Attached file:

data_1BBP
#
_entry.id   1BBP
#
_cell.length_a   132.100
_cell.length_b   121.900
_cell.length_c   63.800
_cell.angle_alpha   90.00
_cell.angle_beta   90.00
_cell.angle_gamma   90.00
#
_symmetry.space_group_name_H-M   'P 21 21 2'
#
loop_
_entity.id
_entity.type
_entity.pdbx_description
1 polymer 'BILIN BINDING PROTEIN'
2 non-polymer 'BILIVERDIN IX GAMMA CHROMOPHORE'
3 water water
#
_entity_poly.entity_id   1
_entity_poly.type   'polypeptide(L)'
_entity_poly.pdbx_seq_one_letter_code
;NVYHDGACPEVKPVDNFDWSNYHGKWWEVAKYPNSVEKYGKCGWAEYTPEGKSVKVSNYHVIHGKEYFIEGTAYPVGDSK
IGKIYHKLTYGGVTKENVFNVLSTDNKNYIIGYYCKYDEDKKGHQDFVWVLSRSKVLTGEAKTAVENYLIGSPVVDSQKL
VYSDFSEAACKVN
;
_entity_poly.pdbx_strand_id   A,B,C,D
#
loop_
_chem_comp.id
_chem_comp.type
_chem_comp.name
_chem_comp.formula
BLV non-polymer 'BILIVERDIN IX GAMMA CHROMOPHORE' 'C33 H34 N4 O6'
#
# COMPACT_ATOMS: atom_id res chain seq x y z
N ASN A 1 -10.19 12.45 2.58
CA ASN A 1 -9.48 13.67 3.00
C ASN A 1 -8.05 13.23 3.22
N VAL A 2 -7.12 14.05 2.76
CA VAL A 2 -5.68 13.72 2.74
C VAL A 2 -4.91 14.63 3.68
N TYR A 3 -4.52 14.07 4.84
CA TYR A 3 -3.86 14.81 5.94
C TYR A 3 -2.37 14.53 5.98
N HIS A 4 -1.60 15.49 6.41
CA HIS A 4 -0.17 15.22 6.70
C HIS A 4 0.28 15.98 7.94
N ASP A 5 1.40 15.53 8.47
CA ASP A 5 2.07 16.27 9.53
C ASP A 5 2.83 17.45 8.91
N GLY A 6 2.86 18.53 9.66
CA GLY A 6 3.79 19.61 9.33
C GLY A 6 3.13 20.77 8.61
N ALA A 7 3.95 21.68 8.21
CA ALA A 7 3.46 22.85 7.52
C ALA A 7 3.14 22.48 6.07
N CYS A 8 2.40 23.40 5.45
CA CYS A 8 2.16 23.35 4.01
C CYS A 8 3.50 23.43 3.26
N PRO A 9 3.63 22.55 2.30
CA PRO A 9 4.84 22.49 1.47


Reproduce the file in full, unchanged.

data_1BBP
#
_entry.id   1BBP
#
_cell.length_a   132.100
_cell.length_b   121.900
_cell.length_c   63.800
_cell.angle_alpha   90.00
_cell.angle_beta   90.00
_cell.angle_gamma   90.00
#
_symmetry.space_group_name_H-M   'P 21 21 2'
#
loop_
_entity.id
_entity.type
_entity.pdbx_description
1 polymer 'BILIN BINDING PROTEIN'
2 non-polymer 'BILIVERDIN IX GAMMA CHROMOPHORE'
3 water water
#
_entity_poly.entity_id   1
_entity_poly.type   'polypeptide(L)'
_entity_poly.pdbx_seq_one_letter_code
;NVYHDGACPEVKPVDNFDWSNYHGKWWEVAKYPNSVEKYGKCGWAEYTPEGKSVKVSNYHVIHGKEYFIEGTAYPVGDSK
IGKIYHKLTYGGVTKENVFNVLSTDNKNYIIGYYCKYDEDKKGHQDFVWVLSRSKVLTGEAKTAVENYLIGSPVVDSQKL
VYSDFSEAACKVN
;
_entity_poly.pdbx_strand_id   A,B,C,D
#
loop_
_chem_comp.id
_chem_comp.type
_chem_comp.name
_chem_comp.formula
BLV non-polymer 'BILIVERDIN IX GAMMA CHROMOPHORE' 'C33 H34 N4 O6'
#
# COMPACT_ATOMS: atom_id res chain seq x y z
N ASN A 1 -10.19 12.45 2.58
CA ASN A 1 -9.48 13.67 3.00
C ASN A 1 -8.05 13.23 3.22
N VAL A 2 -7.12 14.05 2.76
CA VAL A 2 -5.68 13.72 2.74
C VAL A 2 -4.91 14.63 3.68
N TYR A 3 -4.52 14.07 4.84
CA TYR A 3 -3.86 14.81 5.94
C TYR A 3 -2.37 14.53 5.98
N HIS A 4 -1.60 15.49 6.41
CA HIS A 4 -0.17 15.22 6.70
C HIS A 4 0.28 15.98 7.94
N ASP A 5 1.40 15.53 8.47
CA ASP A 5 2.07 16.27 9.53
C ASP A 5 2.83 17.45 8.91
N GLY A 6 2.86 18.53 9.66
CA GLY A 6 3.79 19.61 9.33
C GLY A 6 3.13 20.77 8.61
N ALA A 7 3.95 21.68 8.21
CA ALA A 7 3.46 22.85 7.52
C ALA A 7 3.14 22.48 6.07
N CYS A 8 2.40 23.40 5.45
CA CYS A 8 2.16 23.35 4.01
C CYS A 8 3.50 23.43 3.26
N PRO A 9 3.63 22.55 2.30
CA PRO A 9 4.84 22.49 1.47